Tear a few slices of good-quality bread (preferably a day or two old) into pieces and put them in a food processor. Pulse a few times, then let the machine run for a few seconds until coarsely chopped. For every 1/2 cup of bread crumbs, heat about 1 tablespoon olive oil in a skillet. When it’s hot, add the crumbs and cook, stirring occasionally, until lightly browned, about 5 minutes. Season with salt or and drain on towels; use immediately.
Winter Squash Curry
Makes: 4 servings
Time: About 30 minutes
Preparing raw winter squash takes some practice, but since you’ll want to make this otherwise-easy recipe all the time, you’ll get a knack for it quickly. Serve with some plain steamed or boiled rice.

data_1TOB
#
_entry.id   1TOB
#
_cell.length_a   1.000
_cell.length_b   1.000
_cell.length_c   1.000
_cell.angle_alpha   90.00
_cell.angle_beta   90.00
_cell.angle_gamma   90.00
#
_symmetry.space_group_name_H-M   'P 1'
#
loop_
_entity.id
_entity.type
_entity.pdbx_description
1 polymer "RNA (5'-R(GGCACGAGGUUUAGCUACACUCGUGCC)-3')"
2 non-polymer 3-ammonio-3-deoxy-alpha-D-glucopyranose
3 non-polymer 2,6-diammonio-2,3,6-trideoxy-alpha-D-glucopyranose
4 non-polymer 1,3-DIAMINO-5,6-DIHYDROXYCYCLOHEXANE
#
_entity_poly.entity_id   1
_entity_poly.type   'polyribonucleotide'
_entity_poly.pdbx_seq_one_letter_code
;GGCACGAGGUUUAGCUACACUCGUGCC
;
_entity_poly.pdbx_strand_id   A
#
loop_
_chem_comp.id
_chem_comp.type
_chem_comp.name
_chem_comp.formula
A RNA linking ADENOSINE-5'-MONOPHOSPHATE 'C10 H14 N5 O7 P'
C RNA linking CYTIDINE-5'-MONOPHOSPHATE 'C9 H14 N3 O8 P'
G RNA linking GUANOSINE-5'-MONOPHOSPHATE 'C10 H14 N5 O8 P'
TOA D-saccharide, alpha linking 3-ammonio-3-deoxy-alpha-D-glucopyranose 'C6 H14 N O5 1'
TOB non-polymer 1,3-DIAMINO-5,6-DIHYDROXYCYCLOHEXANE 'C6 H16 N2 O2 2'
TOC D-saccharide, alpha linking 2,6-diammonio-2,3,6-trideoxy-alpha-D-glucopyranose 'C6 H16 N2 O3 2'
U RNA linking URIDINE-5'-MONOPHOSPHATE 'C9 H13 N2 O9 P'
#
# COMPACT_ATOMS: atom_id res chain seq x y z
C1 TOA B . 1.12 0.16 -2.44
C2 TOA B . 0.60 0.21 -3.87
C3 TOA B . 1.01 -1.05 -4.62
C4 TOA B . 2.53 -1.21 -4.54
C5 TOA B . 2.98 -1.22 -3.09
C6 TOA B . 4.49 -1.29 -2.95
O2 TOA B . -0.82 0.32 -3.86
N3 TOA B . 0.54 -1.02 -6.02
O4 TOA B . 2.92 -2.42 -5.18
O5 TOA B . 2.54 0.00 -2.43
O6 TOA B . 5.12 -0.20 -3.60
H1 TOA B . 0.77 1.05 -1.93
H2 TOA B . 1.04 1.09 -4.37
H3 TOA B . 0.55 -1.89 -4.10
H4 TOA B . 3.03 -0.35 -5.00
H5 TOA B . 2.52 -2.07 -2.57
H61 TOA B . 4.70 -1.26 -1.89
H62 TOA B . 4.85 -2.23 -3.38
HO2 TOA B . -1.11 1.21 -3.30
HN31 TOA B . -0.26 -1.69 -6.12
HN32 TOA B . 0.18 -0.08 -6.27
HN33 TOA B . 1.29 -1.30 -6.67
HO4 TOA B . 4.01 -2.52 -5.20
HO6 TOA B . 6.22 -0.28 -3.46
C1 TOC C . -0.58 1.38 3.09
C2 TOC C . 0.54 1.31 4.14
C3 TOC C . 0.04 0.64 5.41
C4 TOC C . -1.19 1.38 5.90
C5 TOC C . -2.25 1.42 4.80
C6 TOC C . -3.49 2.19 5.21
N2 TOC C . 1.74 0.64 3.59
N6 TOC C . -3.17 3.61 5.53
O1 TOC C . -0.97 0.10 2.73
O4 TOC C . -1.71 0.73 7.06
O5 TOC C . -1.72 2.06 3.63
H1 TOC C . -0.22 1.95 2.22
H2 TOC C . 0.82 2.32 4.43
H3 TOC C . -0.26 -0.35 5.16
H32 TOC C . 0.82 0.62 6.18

2 tablespoons good-quality vegetable oil
1 onion, chopped
1 tablespoon curry powder
1 tablespoon chopped fresh ginger
1 chopped fresh chile, like jalapeño or Thai
1 1/2 pounds butternut or other winter squash, peeled and chopped
1 cup coconut milk
2 tablespoons peanut butter
Salt and pepper
Chopped fresh cilantro for garnish
1. Put the oil in a large pot over medium-high heat. When the oil is hot, add the onion and cook until softened, 3 to 5 minutes. Add the curry powder, ginger, and chile and cook until the onion just starts to brown, about 2 minutes more.
2. Add the squash, coconut milk, and peanut butter and sprinkle with salt and pepper. Bring to a boil, cover, and adjust the heat, so it bubbles steadily. Cook, stirring once or twice, until the squash is tender, about 20 minutes.